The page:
Work by Sameer Srivastava found that new employees who are slow to learn corporate lingo are more likely to get fired, and that employees who veer away from the culture in their messages are more likely to quit for another job.
Three Ways to Build Resilience Against Gender Bias
INSEAD Knowledge online
Sameer Srivastava, Harold Furst Chair in Management Philosophy and Values, and his co-authors hypothesized that a social belonging intervention might help women in tech feel less like outsiders, and therefore be better able to create a central place for themselves within the workplace. However, their research found that the intervention made no significant difference on women’s measured outcomes, either positive or negative.
Top MBAs Share Their Favorite Classes
Poets and Quants online
"Moore’s classmate, Hady Barry, experienced a similar bombshell during her Power and Politics course taught by Sameer Srivastava. Before business school, Barry had avoided workplace politics, considering it a dirty practice. After completing the course, she came away with a more nuanced view of how to play the game. “The reality is that no one is immune to the power plays within an organization,” she admits. “This class taught me to approach politics in the workplace with less negativity. I now know which sources I can derive power from and how to use it to advance my career.”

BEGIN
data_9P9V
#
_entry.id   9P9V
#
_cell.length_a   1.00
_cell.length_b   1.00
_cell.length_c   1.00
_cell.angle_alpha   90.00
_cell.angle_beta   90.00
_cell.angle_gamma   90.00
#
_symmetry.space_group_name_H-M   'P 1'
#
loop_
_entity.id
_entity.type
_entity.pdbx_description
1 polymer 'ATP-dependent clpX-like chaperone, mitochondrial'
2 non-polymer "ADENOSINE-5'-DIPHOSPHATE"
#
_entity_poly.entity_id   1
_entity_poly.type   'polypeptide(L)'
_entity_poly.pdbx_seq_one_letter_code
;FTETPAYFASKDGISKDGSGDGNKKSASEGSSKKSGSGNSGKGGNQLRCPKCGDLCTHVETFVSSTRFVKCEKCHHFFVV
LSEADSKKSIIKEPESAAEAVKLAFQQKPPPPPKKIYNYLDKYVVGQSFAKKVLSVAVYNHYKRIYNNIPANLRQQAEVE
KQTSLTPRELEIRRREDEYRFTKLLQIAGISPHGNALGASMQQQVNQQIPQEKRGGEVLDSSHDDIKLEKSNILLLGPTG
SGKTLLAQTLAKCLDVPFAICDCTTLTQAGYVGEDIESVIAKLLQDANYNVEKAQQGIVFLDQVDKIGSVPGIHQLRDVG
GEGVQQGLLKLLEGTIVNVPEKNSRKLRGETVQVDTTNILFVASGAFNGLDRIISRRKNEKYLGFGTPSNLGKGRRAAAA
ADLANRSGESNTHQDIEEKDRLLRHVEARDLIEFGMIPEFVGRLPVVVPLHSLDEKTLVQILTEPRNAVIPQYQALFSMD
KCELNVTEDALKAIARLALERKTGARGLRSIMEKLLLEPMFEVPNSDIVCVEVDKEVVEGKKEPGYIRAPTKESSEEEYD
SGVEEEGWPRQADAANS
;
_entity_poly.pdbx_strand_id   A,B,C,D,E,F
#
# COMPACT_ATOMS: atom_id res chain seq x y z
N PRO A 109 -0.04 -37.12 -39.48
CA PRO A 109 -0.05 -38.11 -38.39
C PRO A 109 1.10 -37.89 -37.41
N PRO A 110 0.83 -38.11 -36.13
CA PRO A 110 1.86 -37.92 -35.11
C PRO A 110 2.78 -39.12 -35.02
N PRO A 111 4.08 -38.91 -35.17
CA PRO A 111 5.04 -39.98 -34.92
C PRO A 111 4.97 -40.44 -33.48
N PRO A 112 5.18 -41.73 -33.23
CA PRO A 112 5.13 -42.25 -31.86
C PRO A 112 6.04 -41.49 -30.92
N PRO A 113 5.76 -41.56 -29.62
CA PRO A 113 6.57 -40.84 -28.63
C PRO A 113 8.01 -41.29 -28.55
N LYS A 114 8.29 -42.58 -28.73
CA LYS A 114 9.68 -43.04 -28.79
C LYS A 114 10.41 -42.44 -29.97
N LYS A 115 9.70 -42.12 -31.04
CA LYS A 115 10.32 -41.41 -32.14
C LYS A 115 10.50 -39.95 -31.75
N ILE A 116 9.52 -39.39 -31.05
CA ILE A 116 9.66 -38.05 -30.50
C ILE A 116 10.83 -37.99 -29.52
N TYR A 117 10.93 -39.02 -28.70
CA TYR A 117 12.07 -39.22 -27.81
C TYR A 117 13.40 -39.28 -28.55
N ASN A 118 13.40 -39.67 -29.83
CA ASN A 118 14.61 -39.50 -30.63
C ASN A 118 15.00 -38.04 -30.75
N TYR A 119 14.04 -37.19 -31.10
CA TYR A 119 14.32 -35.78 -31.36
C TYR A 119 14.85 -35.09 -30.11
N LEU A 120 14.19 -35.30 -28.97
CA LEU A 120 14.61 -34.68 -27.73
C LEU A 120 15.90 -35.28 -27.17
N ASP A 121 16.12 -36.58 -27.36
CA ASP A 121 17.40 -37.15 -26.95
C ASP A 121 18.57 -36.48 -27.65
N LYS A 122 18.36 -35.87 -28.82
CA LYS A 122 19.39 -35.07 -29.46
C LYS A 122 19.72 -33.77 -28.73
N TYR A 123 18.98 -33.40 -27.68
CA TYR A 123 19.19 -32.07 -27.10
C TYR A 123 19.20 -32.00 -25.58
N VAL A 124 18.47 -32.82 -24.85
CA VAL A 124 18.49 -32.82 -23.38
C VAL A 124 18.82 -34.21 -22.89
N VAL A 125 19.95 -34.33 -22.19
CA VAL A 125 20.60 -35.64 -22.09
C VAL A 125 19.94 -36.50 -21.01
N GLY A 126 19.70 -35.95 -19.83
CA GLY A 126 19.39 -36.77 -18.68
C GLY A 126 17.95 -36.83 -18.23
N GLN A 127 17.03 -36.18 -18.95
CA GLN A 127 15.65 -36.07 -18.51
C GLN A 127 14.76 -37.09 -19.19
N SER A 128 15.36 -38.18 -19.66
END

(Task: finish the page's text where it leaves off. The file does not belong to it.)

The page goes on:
The Telltale Sign a New Hire Isn’t Fitting In
The Wall Street Journal online
"New hires don’t always fit in—despite companies’ best efforts to assess their cultural suitability..."
Why The Queen Bee Theory Is BS
Fast Company online
The path to executive leadership can be paved with stumbling blocks for women. The business case for women in the C-suite is strong. But the impact of being promoted into roles that don’t directly impact the bottom line, or are completely overlooked, add layers to the glass ceiling.
Working Papers (5)
Dampening the Echo: Receptiveness to Opposing Views, Majority-Minority Distance, and Network Homogeneity
Reschke, Brian P., Julia A. Minson, Hannah Riley Bowles, Mathijs de Vaan, and Sameer B. Srivastava
Situated Cultural Fit: Value Congruence, Perceptual Accuracy, and the Interpersonal Transmission of Culture
Lu, Richard, Jennifer A. Chatman, Amir Goldberg, and Sameer B. Srivastava
Expressly Different: Discursive Diversity and Team Performance
Lix, Katharina, Amir Goldberg, Sameer B. Srivastava, and Melissa A. Valentine
The Limits of Brief Social Psychological Interventions: Evidence from a Field Experiment
Mobasseri, Sanaz, Sameer B. Srivastava, and Laura J. Kray
Distinguishing Round from Square Pegs: Predicting Hiring Based on Pre-Hire Language Use
Stein, Sarah K., Amir Goldberg, and Sameer B. Srivastava
Selected Papers & Publications (9)
Matthew Corritore, Amir Goldberg, and Sameer B. Srivastava
Srivastava, Sameer B, Amir Goldberg, V Govind Manian and Christopher Potts
Doyle, Gabriel, Amir Goldberg, Sameer B. Srivastava, and Michael C. Frank
Goldberg, Amir, Sameer B. Srivastava, V. Govind Manian, William Monroe, and Christopher Potts
Liu, Christopher C., Sameer B. Srivastava, and Toby E. Stuart
Srivastava, Sameer B. and Eliot Sherman
Liu, Christopher C. and Sameer B. Srivastava
Srivastava, Sameer B.
Srivastava, Sameer B. and Mahzarin R. Banaji
Power and Politics in Organizations
Strategy in Competitive Markets
Berkeley Executive Education
Boot Camp for Experienced Managers
Berkeley Executive Education
Women’s Executive Leadership Program
Berkeley Executive Education
Berkeley Executive Leadership Program
Berkeley Executive Education
Research in Macro-Organizational Behavior